Employers Sustain Two Big Losses In 2016
But the level of comfort that employers enjoyed on the subject was shaken in 2016 by a pair of federal appeals courts decisions. On May 26, 2016, the 7th Circuit (covering Illinois, Indiana, and Wisconsin), in Lewis v. Epic Systems Corp., became the first appeals court to strike down class and collective action waivers. The 7th Circuit adopted the NLRB’s position that class and collective action waivers violate Section 7 of the NLRA, opining that there is nothing quite so “concerted” as a piece of class or collective action litigation, where employees band together to collectively assert a legal challenge to a workplace practice.
Then, on August 22, 2016, the 9th Circuit (covering California, Washington, Arizona, Nevada, Oregon, Hawaii, Idaho, Montana, and Alaska), in Morris v. Ernst & Young, LLP, joined the 7th Circuit and became the second circuit court to strike down class and collective action waivers. This was perhaps the most bruising loss for employers to date, not only because the 9th Circuit covers such a large area of the country, but because the ruling demonstrated that the 7th Circuit’s Epic Systems decision was not an anomaly.
SCOTUS Steps In To Resolve Conflict
On Friday, January 13, the Supreme Court (SCOTUS) agreed to resolve the conflict between the circuits. It accepted three of the cases for review: the 5th Circuit’s Murphy Oil case, the 7th Circuit’s Epic Systems case, and the 9th Circuit’s Ernst & Young case. The cases will be consolidated for purposes of oral argument (not yet scheduled) and final written opinion, and we can expect a final decision by late June 2017.
What’s Next For Employers?
Given the clear circuit split among the federal appeals courts and the significance of the topic, most Court observers were not surprised that the Supreme Court took up this dispute. How the case will be decided is anyone’s guess, however, given the fact that the SCOTUS still sits in a state of uncertainty with a balance of four mostly employee-friendly justices and four mostly business-friendly justices. Whether President-elect Trump’s soon-to-be-announced choice to occupy the vacant ninth chair on the Supreme Court bench will be confirmed by the Senate in time to participate and weigh in on this decision remains to be seen.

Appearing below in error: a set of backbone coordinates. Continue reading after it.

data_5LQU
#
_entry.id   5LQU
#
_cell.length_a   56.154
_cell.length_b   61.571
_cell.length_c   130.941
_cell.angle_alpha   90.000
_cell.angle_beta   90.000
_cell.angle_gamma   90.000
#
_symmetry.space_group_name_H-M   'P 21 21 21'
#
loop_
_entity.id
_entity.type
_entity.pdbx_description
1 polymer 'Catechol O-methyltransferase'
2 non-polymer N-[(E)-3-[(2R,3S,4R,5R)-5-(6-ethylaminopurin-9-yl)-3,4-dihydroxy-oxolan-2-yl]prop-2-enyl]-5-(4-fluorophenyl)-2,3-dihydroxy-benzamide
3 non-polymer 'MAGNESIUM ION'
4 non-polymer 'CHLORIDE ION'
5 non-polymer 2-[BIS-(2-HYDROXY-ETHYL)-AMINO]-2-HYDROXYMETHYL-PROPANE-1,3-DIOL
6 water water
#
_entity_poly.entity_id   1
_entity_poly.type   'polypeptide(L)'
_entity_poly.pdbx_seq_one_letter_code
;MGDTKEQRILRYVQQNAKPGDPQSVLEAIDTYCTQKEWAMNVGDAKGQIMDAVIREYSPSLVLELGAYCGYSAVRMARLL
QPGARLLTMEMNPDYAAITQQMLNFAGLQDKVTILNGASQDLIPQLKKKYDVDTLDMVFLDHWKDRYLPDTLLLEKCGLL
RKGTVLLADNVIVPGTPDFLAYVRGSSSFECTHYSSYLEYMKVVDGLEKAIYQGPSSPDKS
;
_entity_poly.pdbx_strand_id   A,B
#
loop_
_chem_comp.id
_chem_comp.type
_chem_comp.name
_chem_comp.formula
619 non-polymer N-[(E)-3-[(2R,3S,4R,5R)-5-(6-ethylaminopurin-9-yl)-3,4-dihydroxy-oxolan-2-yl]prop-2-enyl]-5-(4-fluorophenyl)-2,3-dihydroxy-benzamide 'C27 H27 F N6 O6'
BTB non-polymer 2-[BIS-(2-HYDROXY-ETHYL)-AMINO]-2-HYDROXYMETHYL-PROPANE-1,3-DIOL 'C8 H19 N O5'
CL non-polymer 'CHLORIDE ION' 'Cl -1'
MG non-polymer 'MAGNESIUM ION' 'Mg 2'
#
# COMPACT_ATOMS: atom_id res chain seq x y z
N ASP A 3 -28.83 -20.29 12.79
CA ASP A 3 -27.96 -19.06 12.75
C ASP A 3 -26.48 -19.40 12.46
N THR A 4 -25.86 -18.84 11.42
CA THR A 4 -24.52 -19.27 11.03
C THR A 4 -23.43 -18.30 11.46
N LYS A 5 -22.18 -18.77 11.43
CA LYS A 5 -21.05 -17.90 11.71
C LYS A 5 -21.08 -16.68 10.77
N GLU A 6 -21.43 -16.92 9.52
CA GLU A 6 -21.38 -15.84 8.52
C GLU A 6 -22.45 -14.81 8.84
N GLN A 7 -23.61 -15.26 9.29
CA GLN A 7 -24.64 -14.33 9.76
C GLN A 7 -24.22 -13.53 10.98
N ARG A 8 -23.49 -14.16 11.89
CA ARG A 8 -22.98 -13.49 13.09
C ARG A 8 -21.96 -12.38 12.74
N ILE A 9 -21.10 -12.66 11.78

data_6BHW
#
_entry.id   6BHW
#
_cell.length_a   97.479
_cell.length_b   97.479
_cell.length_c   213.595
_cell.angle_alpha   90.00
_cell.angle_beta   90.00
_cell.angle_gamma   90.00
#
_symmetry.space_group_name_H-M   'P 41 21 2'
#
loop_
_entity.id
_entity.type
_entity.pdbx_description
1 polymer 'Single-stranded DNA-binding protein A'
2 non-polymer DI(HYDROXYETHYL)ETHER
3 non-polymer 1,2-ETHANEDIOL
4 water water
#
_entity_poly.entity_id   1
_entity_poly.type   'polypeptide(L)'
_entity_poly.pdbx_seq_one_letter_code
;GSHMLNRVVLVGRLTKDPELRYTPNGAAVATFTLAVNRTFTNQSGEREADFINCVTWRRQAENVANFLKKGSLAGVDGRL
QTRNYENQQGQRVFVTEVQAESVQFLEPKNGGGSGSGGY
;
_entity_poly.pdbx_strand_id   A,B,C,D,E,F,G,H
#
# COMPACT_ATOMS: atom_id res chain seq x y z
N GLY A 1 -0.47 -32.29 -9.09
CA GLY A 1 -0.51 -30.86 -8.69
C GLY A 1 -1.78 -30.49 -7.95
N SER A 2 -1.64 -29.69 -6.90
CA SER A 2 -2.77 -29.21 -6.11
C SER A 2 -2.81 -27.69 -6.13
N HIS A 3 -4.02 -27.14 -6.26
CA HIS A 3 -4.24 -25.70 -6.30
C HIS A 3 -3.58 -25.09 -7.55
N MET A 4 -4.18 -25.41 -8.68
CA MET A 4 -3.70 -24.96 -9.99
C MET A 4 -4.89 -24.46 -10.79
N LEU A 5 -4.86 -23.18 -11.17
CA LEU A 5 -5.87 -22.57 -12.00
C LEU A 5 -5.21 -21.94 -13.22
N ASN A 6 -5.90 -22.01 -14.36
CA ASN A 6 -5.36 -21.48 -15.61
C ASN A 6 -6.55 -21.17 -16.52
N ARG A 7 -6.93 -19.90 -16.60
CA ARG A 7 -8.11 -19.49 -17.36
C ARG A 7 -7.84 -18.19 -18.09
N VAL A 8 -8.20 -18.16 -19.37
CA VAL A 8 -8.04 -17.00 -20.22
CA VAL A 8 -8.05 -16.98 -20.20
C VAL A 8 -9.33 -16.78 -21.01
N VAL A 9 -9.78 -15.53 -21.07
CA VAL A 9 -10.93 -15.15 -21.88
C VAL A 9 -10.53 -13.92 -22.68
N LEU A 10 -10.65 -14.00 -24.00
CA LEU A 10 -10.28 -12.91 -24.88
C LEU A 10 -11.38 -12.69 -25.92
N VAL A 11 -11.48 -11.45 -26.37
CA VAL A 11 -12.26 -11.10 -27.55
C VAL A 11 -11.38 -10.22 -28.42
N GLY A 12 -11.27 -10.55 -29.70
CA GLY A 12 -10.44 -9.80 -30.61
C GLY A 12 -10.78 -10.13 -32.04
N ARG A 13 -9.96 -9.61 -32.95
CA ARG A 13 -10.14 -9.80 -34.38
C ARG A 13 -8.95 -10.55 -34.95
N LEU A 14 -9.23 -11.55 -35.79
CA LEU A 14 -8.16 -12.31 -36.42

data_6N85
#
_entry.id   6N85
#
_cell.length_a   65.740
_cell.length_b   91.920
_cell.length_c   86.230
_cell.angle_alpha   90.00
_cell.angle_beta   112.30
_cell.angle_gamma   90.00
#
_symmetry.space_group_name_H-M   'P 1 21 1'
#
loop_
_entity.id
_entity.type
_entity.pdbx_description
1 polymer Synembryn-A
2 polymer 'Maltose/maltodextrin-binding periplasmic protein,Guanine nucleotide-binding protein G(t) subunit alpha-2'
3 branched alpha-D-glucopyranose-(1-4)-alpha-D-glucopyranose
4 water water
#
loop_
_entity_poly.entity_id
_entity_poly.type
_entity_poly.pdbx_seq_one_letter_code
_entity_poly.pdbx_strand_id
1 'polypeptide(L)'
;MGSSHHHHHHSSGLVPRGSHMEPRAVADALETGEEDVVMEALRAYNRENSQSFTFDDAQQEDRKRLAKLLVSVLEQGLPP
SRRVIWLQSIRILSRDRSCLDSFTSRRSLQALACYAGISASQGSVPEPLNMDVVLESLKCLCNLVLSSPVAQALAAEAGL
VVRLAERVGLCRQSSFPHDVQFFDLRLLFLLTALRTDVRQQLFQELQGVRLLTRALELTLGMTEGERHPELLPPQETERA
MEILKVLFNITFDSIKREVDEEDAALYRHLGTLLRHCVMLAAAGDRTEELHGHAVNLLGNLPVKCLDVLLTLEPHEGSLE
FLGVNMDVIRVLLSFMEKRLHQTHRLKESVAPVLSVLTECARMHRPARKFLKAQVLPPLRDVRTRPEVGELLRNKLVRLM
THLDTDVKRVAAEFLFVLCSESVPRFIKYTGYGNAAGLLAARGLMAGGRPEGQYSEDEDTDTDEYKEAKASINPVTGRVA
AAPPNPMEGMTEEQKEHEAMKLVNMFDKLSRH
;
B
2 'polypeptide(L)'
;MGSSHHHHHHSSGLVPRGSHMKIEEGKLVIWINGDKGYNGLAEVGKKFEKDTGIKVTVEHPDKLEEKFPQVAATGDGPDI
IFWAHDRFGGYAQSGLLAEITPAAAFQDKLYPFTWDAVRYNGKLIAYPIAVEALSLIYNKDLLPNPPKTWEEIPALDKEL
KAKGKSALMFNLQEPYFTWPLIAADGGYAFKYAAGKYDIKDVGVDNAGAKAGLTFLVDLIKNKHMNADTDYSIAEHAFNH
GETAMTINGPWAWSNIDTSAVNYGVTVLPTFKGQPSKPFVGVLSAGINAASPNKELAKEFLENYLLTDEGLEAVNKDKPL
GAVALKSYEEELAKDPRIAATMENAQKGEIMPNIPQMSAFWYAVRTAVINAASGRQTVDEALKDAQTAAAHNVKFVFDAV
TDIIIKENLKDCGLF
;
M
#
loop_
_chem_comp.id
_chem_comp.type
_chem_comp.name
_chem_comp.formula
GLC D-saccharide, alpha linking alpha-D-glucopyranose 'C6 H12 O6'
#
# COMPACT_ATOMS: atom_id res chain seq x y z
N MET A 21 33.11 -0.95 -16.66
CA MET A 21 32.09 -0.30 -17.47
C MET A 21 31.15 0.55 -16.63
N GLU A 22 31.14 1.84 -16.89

Until then, it could be a crucial distinction that the arbitration agreement in the Ernst & Young case was mandatory, required to be signed by employees as a condition of their employment. The 9th Circuit’s conclusion states that “an employer may not condition employment on the requirement sign such a contract.” The court also cited favorably to a 2014 9th Circuit ruling (Johnmohammadi v. Bloomingdale’s, Inc.) where no NLRA violation was found given the fact that the employee had the right to opt out of the arbitration agreement and pursue class action litigation in court. Therefore, it appears that implementing non-mandatory agreements, or ones that include opt-out provisions, could be a way to avoid the same fate as the employer in that case.
It is possible that the Supreme Court could “punt” these cases and send them back to lower courts for further proceedings, and it is also possible that a 4-4 tie will result in the status quo remaining in effect. If either of those outcomes comes to fruition, multistate employers operating across different judicial jurisdictions might be required to continue using specific policies and practices for each location given the patchwork of differing standards across the country. However, there stands a very good chance that we will have finality on this subject before the Supreme Court concludes its 2016-2017 term – which could either provide a measure of welcome relief for employers, or could spell further trouble.
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This Legal Alert provides an overview of specific federal court decisions. It is not intended to be, and should not be construed as, legal advice for any particular fact situation.